It was only a few years ago when NFC North fans watched the Green Bay Packers and Arizona Cardinals combine for an NFL-record 96 points in a wild-card playoff game at University of Phoenix Stadium. Saturday night's matchup between the Lions and New Orleans Saints has the same kind of feel, forcing us to re-calibrate our usual pregame questions. It's not worth discussing whether one of the defenses can stop the opposing offense. No, the issue is which defense has a better chance to slow down the scoring.
After all, the Saints (34.2 points per game) and the Lions (29.6) are two of the NFL's four highest-scoring teams. The starting quarterbacks, Drew Brees for the Saints and the Lions' Matthew Stafford, combined to throw for 10,514 yards this season, the highest collective total for a playoff matchup in league history. And for what it's worth, the 59-point over/under for this game as established in Las Vegas is the highest in NFL playoff history, according to R.J. Bell via ESPN's sports gambling blog.
Players on both teams have downplayed the possibility of a shootout, motivated by humility or pride, depending on the circumstance. Brees said: "It seems like, typically, when you get weeks like this where everybody's hyping up one side of the ball or the other, and kind of predicting it to be a shoot-out or whatever, the defenses are off kind of quietly in the corner making sure they come out with their best performance and they take that as motivation."
Lions defensive tackle Ndamukong Suh agreed. "I don't plan on anybody shooting our defense out," he told reporters in Detroit.
Convenient or otherwise, Lions coach Jim Schwartz probably best captured the essence of this matchup.
"I think that the best defenses allow one less point than their offense scores," Schwartz said. "I think we need to take more of a chess approach. Nobody cares in chess how many pawns you give up or if you sacrifice your queen. They care about if you win the game, whether you get checkmate or not. And I think that's the only thing that’s important, not stats."
So from our perspective, the question is whether the Lions can win a shootout at the Superdome. We've already discussed the Saints' options for slowing down Stafford. Now it's fair to ask to what extent the Lions defense can check Brees, who has led the Saints to a frightening average of 41.1 points and 492.6 yards in their eight home games this season.
The Lions "limited" the Saints to 31 points in the teams' Week 13 matchup, which was actually the Saints' second-lowest point total of the season at home. And three defensive starters who missed that game -- Suh, cornerback Chris Houston and safety Louis Delmas -- are expected to be in the lineup Saturday night.
Those factors give the Lions some reason for optimism. But let's also acknowledge that their defense started a second-half slip even before Suh's two-game suspension and the knee injuries to Houston and Delmas on Thanksgiving Day. Since Week 10, as the first chart shows, the Lions have given up more points and yards than all but two teams.
We can surely attribute some of that production to their fluid personnel situation, but at the very least we must note that the Lions defense is trending the wrong way as it enters the playoffs. With that said, there are at least two areas where the Lions could make some headway against Brees: With an overwhelming four-man pass rush and by creating turnovers. Let's look at each.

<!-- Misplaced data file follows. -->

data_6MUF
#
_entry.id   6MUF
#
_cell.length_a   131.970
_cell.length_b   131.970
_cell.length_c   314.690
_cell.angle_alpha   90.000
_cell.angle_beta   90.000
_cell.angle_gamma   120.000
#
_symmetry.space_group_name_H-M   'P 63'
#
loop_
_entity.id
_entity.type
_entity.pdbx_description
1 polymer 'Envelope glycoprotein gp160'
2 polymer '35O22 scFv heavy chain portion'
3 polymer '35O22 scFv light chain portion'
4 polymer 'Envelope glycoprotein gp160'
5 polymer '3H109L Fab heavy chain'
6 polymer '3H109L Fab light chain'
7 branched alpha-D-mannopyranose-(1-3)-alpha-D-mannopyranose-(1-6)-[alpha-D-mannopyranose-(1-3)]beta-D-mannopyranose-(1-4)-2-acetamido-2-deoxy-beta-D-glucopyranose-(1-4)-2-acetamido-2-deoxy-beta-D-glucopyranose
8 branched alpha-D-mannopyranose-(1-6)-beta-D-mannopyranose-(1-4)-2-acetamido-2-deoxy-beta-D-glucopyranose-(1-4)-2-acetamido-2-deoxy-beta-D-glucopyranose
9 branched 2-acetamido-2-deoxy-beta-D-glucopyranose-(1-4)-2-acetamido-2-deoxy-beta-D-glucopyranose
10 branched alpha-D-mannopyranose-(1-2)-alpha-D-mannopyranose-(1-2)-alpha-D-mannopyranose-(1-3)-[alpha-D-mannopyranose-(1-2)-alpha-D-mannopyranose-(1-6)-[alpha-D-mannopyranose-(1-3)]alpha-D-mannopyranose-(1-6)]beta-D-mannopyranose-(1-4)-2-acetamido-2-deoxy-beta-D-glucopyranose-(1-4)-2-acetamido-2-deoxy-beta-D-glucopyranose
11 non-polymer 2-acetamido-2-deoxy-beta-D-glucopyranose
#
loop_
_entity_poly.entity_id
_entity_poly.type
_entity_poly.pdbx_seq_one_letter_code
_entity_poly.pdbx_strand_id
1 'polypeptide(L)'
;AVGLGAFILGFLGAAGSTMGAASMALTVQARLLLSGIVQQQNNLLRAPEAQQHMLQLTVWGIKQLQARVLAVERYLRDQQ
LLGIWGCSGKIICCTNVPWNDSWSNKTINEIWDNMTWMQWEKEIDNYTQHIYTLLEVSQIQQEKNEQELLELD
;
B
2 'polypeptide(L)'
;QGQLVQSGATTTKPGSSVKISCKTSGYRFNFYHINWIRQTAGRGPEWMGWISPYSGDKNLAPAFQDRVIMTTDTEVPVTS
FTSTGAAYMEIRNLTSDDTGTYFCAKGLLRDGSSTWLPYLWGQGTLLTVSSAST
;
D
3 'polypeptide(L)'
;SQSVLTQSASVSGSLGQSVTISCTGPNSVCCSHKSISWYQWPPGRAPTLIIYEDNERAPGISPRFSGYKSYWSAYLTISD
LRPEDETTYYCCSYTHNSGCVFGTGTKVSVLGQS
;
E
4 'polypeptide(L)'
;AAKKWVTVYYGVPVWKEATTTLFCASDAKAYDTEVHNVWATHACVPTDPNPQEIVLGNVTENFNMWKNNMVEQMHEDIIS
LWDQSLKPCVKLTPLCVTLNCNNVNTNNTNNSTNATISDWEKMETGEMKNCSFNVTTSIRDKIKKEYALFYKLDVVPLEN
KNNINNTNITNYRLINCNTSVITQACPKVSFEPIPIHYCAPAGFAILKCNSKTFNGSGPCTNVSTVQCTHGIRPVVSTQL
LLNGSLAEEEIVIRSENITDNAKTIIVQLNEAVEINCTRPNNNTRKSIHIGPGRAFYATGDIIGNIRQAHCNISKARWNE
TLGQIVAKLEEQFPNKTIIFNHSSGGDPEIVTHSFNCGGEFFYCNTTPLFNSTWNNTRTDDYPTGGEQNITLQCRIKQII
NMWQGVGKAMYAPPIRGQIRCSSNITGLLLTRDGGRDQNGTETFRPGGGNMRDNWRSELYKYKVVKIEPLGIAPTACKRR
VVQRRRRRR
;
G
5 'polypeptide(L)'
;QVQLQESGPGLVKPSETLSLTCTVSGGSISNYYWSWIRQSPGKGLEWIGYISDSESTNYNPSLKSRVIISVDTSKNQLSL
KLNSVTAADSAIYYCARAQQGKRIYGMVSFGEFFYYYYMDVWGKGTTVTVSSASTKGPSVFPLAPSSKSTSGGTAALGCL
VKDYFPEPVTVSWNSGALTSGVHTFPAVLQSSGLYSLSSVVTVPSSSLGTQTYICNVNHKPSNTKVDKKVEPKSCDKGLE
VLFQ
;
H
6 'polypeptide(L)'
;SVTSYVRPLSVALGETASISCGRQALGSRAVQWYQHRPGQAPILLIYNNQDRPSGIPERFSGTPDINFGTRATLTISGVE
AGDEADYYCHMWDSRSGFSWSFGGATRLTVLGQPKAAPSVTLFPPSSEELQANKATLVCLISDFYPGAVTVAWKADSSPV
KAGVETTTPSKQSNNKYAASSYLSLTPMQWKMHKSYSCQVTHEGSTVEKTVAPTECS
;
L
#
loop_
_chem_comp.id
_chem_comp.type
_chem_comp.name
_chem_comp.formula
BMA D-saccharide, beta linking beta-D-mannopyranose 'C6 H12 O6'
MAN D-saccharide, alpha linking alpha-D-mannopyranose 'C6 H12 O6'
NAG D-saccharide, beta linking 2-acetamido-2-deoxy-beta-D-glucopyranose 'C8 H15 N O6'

As we've discussed many times, the Lions relied heavily on standard pass rushes this season. They sent an extra rusher on only 21.1 percent of opponents' dropbacks, the fourth-lowest rate in the NFL, according to ESPN Stats & Information. That strategy makes perfect sense with a defensive line that includes Suh, Cliff Avril (11 sacks), Kyle Vanden Bosch (eight), Lawrence Jackson (4.5) and even rookie Nick Fairley (one).
The Lions stayed with that strategy against the Saints last month, even with Suh and Jackson sidelined and after Fairley departed early because of a foot injury. As the second chart shows, Brees torched the Lions' standard pass rush in that game and he has done the same when other opponents have tried to stop him with maximum coverage as well. In fact, according to ESPN Stats & Information, the Lions had Brees under duress on only three of his 38 dropbacks, as defined by forcing the quarterback to move or alter his throwing motion because of pressure.
But most NFL teams don't have the frontline the Lions will boast Saturday; in addition to Suh, Jackson and Fairley are also expected to be available. It's reasonable to think the Lions are capable of putting more pressure on Brees than he has seen from most four-man pass rushes this season.
If that's the case, the Lions' pressure could dovetail to our second point. Brees committed 15 turnovers this season, 14 via interception to go with one fumble. Five of those turnovers came in losses to the Tampa Bay Buccaneers and St. Louis Rams.
Despite their second-half defensive struggles, the Lions forced 34 turnovers this season -- a figure higher than all but two NFL teams. In a back-and-forth shootout, even one takeaway could make a dramatic difference by stopping a Saints drive and giving the Lions offense an extra possession.
The Saints have the NFL's most prolific quarterback and have been unbeatable at the Superdome this season. There's a reason the Lions are 11-point underdogs in this game. It might not be likely or realistic, but there is a path the Lions could follow to victory Saturday night. It's narrow and would require a reversal of some extended trends. But in a shootout, anything can happen.
1:00 PM ET Chicago Carolina 1:00 PM ET Cleveland Tennessee 1:00 PM ET St. Louis Philadelphia 1:00 PM ET Atlanta New York 1:00 PM ET Tampa Bay New Orleans 1:00 PM ET Houston Dallas 1:00 PM ET Buffalo Detroit 1:00 PM ET Baltimore Indianapolis 1:00 PM ET Pittsburgh Jacksonville 4:05 PM ET Arizona Denver 4:25 PM ET Kansas City San Francisco 4:25 PM ET New York San Diego 8:30 PM ET Cincinnati New England